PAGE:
In 1998, South Korea was a nation located in the eastern part of Asia with a population of around 46 million people. The official language was Korean and the currency was the South Korean won. The government was a presidential republic headed by President Kim Young-sam, who had been in office since 1993. South Korea’s economy in 1998 relied heavily on industry, with its main exports being electronics, automobiles, and textiles. Tourism also played an important role; South Korea had many modern attractions such as theme parks, shopping districts, and high-tech cities which attracted visitors from all over the world. Education was highly valued in South Korea; literacy rates were higher than average for Asian countries at around 95%. Despite economic difficulties due to its small size and limited resources, South Korea had managed to maintain its unique culture and traditions which provided hope for a brighter future. See dentistrymyth for South Korea in the year of 2015.
South Korea. According to Countryaah, the capital of South Korea is Seoul. The newly elected President Kim Dae Jung, formerly South Korea’s leading dissident, met with protests when in February, in accordance with an election pact, he appointed the right-wing Kim Jong Pil as prime minister. When he supported the military coup in 1961, the opposition party GNP (the Grand National Party), with a majority in parliament, refused to accept him. The president saw the appointment of his former enemy as important for creating stability and avoided the blockade by naming him acting prime minister. Only in August, Parliament approved Kim Jong Pil as prime minister.
The following month, the government coalition between Kim Dae Jung’s party NCNP (National Congress for New Politics) and Kim Jong Pil’s ULD (United Liberal Democrats) gained parliamentary majority following a series of GNP defections. It broke the political stalemate that hindered the president’s attempt to reform the country’s crisis-prone economy and break corruption in politics and business. Hundreds of civil servants were fired for taking bribes, thousands of others were warned. The GNP saw the campaign as a political attack on the opposition and responded with boycott.
- Abbreviationfinder: What does SKR stand for in geography? Here, this 3 letter acronym refers to the country of South Korea.
In the labor market, corporate tightening, along with the International Monetary Fund’s (IMF), led to tough borrowing requirements for mass redundancies, protests and strikes. In the summer, unemployment officially reached a record 6.7%. The real figure was believed to be even higher. The floods and landslides, which in August took hundreds of lives and caused material damage to billions, contributed to the problems.
Foreign policy President Kim Dae Jung highlighted the country’s proximity to the United States by traveling to Washington in June and discussing its relaxation initiatives vis-角-vis North Korea. In November, President Bill Clinton responded, visited an American-Korean front alliance on South Korea’s northern border, and stated that North Korea can never be allowed to try to acquire nuclear weapons. When Kim Dae Jung traveled to Japan in October, he received the Tokyo government’s clearest apology for the occupation of Korea in 1910-45.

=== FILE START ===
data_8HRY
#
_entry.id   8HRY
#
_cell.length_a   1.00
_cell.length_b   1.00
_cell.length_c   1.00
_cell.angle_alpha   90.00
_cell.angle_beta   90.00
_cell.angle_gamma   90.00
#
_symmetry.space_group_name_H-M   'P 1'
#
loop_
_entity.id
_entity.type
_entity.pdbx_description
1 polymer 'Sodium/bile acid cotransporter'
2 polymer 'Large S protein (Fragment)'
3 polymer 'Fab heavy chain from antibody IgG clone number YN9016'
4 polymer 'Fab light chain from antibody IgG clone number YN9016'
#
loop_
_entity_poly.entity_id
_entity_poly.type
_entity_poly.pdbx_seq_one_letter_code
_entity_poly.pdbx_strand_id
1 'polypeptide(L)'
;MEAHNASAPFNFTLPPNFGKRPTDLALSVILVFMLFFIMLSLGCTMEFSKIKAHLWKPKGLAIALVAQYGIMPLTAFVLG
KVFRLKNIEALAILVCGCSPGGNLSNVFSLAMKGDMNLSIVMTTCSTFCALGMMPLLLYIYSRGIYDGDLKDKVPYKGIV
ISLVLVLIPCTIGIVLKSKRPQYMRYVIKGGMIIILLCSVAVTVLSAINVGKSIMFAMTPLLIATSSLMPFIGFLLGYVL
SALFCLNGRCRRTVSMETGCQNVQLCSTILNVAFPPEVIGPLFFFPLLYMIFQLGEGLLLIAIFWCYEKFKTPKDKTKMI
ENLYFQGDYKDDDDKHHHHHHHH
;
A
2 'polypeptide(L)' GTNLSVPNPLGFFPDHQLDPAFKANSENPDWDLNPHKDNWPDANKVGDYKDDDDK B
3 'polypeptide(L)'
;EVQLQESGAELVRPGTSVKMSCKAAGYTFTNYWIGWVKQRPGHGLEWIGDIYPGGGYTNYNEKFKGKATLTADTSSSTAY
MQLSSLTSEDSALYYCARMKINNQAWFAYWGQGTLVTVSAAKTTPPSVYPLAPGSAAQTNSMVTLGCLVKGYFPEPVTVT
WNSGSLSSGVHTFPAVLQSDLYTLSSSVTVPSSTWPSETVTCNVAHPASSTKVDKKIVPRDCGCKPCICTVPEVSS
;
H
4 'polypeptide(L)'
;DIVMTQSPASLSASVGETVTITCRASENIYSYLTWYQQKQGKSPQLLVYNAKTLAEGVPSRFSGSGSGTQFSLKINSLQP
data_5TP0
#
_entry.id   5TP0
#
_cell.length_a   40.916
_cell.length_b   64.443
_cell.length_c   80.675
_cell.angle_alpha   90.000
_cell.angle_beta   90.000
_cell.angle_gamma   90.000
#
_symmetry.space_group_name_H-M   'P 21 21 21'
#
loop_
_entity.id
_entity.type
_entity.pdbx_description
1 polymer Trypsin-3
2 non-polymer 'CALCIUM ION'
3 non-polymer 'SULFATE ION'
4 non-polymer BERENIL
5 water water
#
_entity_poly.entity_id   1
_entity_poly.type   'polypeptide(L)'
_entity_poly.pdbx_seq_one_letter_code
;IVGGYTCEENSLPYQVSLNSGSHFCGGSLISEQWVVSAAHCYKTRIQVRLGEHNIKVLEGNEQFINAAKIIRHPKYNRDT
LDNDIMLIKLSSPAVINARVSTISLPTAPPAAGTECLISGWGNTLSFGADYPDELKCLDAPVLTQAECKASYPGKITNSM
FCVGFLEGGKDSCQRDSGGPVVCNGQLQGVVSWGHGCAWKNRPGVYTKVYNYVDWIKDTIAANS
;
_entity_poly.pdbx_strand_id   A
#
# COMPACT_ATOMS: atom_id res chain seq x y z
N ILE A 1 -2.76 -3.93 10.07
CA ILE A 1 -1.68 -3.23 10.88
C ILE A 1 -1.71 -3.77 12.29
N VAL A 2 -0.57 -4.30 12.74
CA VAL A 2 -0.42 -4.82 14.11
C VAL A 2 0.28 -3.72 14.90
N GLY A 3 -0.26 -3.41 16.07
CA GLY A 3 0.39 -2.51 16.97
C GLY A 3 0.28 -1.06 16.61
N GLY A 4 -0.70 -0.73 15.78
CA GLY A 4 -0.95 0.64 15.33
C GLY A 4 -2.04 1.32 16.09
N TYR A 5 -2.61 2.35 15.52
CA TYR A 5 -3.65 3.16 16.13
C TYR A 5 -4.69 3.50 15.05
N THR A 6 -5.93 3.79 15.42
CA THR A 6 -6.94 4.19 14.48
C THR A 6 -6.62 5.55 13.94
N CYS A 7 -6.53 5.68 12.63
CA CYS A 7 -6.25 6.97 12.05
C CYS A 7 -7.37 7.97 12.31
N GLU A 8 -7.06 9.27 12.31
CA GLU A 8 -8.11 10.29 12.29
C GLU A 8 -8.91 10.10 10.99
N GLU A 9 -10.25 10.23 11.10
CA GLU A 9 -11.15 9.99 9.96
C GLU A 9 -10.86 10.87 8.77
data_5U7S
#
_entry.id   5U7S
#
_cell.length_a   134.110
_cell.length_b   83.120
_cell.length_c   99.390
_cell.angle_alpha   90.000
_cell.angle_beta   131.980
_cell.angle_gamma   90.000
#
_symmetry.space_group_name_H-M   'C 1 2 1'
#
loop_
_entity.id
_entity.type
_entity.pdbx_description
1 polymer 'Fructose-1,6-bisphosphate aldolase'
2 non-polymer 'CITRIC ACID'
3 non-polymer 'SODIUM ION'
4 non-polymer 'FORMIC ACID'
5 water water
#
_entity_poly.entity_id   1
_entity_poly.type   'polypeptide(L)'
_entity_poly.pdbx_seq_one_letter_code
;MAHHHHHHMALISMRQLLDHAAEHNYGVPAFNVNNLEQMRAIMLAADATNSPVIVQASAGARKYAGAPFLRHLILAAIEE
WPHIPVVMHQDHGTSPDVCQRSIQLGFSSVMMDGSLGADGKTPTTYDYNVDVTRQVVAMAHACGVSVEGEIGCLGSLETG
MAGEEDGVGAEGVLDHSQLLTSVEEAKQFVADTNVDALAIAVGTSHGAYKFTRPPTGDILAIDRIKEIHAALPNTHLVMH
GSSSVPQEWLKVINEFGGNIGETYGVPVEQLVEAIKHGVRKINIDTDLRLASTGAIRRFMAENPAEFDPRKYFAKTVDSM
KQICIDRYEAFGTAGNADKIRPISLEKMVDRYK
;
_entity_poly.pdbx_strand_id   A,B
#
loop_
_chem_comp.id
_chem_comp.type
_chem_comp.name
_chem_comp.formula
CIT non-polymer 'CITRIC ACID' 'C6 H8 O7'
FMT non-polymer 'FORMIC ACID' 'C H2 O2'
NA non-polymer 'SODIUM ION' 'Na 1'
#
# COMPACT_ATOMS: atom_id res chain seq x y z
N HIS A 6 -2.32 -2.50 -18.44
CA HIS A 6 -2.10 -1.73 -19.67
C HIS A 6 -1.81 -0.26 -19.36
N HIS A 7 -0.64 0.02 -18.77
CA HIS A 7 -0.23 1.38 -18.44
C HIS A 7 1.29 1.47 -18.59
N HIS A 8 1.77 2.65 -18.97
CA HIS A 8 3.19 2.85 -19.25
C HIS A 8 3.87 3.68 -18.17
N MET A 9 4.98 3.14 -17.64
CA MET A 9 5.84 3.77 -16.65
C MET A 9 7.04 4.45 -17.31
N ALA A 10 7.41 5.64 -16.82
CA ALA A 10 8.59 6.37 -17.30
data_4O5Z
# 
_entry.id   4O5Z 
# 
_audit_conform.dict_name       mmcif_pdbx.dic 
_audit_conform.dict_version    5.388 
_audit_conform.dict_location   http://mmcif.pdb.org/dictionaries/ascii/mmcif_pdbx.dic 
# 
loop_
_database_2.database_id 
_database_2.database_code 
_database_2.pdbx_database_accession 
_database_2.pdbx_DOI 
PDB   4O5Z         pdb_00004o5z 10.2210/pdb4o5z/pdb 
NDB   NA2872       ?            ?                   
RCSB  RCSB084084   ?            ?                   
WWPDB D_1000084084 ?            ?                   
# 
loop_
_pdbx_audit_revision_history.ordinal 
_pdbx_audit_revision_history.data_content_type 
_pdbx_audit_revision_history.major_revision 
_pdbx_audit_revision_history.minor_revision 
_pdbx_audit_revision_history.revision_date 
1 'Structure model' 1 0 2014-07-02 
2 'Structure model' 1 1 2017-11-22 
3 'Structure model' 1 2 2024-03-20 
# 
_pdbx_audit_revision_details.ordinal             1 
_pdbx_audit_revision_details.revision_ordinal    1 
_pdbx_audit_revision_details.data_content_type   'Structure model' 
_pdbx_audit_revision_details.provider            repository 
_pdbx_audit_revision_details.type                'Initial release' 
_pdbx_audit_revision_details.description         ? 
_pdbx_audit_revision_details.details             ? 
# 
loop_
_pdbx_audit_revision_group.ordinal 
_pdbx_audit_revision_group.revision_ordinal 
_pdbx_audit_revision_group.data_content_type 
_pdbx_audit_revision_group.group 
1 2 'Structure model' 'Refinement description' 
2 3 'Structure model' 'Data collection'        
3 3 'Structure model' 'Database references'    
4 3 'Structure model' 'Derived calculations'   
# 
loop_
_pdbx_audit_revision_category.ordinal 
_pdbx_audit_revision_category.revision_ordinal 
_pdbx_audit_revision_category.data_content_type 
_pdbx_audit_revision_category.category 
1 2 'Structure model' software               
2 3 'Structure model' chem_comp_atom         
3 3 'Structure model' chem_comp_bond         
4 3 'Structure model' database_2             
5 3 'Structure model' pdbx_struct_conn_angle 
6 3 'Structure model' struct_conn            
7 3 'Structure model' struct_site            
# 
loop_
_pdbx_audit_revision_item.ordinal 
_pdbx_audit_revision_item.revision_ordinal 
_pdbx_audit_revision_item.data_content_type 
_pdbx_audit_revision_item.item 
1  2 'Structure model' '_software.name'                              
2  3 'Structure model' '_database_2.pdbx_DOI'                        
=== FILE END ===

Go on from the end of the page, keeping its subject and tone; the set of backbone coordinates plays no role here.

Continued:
The insecurity towards the enemy, North Korea, consisted of both peace messengers and incidents. In June, a mini boat caught in fishing nets outside South Korea. Nine dead North Koreans were found aboard. It was uncertain whether it was on a spy mission or, as North Korea claimed, had just come off course. In November, a North Korean spy vehicle was reported to have tried to land agents in the south, and the following month such a vessel was lowered by South Korean warships in a firefight on South Korea’s southern coast. North Korea dismissed all talk of espionage.
Cinema. – Korean cinema has also been extremely vital in the last decade. Western audiences began to get to know her more systematically after Gojitmal (1999; Bugie) by Jang Sun-woo and Seom (2000; L’isola) were presented in competition at the Venice Film Festival between 1999 and 2000. by Kim Ki-duk, who had so shocked the audience for some very strong scenes (the fish hooks in the throat) that some spectators in the hall fainted.
Since then, the new wave of Korean cinema has begun to establish itself even beyond national borders and to be systematically present in major international festivals. At the Cannes Film Festival Oldeuboi (2003; Old boy) and Bak-jwi (2009; Thirst), both by Park Chan-wook, respectively won the Grand Jury Prize in 2004 and the Jury Prize in 2009, Shi (2010; Poetry) by Lee Changdong the Best Screenplay Award in 2010 and Jeon Do-yeon was awarded Best Actress for Milyang (2007; Secret Sunshine), also by Lee Chang-dong, in 2007. At the Venice Film Festival Kim Ki-duk was awarded the highest award, the Golden Lion, in 2012 for Pieta (Pietà) after touching it in 2004 with Binjip (Ferro 3. the empty house), he instead got the award for directing, as more and in 2004 he was awarded at the Berlin Film Festival silver Bear for best director for Samaria (Samaritan Girl).
The suspension between realism and the fantastic dimension, with a strong symbolic use of objects, is a central element of Kim Ki-duk’s filmography, who continued to create works at a fast pace (Hwal, 2005, L’arco ; Shi gan, 2006, Time; Soom, 2007, Soffio). On the set of Bi-mong (2008; Dream, 2008), lead actress Lee Na-yeong was in danger of being hanged. This incident caused him to enter a profound crisis that he recounted in the documentary Arirang (2011), a sort of subjective diary in which the director sets himself on stage alone, during his retreat in the mountains with the sole presence of the computer. He subsequently resumed his activity directing, in addition to Pieta, Amen (2011), Moebiuseu (2013; Moebius) and Il-dae-il (2014; One on one).